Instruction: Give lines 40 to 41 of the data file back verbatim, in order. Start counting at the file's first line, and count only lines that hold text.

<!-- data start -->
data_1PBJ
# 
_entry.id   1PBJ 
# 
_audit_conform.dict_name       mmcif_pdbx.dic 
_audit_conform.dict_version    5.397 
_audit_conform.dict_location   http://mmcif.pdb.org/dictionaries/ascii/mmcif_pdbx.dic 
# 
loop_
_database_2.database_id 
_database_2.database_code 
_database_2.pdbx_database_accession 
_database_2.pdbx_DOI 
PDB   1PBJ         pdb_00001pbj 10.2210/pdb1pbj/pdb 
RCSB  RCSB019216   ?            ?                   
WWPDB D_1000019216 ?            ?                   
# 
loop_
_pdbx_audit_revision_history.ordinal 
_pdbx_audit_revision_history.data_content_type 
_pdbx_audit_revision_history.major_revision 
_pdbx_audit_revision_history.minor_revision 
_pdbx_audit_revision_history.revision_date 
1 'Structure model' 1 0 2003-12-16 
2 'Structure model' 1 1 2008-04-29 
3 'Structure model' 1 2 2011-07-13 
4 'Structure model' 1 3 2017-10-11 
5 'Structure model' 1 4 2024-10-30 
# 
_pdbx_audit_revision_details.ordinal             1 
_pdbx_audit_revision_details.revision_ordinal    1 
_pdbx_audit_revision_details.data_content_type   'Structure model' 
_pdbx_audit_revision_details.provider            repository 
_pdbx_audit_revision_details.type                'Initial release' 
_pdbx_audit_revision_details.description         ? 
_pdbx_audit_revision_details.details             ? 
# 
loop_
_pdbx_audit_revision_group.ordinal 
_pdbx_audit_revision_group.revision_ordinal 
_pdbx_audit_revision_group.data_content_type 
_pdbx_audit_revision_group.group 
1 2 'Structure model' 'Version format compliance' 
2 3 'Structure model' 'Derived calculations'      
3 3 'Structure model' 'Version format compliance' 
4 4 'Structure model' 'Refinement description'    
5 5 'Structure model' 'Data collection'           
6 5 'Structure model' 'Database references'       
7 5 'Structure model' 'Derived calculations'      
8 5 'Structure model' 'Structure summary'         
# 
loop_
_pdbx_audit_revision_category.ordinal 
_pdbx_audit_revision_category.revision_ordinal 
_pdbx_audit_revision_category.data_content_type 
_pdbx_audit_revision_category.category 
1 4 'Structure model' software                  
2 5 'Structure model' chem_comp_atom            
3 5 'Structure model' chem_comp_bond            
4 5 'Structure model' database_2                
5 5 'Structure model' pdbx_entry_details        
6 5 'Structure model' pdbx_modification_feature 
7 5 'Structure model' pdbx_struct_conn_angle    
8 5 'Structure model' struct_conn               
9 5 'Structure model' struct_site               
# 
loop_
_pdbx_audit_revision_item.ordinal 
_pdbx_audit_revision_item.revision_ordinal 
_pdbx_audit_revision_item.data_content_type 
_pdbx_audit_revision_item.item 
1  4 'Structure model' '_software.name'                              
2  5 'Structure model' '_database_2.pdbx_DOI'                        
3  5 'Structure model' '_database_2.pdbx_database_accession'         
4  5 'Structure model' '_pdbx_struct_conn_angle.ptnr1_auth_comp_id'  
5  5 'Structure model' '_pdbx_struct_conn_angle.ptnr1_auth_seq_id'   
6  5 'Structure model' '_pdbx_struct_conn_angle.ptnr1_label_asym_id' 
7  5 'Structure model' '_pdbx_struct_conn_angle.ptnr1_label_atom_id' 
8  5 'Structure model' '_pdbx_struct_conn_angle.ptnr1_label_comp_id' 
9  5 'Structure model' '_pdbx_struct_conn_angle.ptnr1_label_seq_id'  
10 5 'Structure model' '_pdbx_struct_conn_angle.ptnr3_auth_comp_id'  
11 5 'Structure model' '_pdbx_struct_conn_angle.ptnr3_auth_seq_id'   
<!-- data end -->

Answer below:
_pdbx_audit_revision_group.revision_ordinal 
_pdbx_audit_revision_group.data_content_type 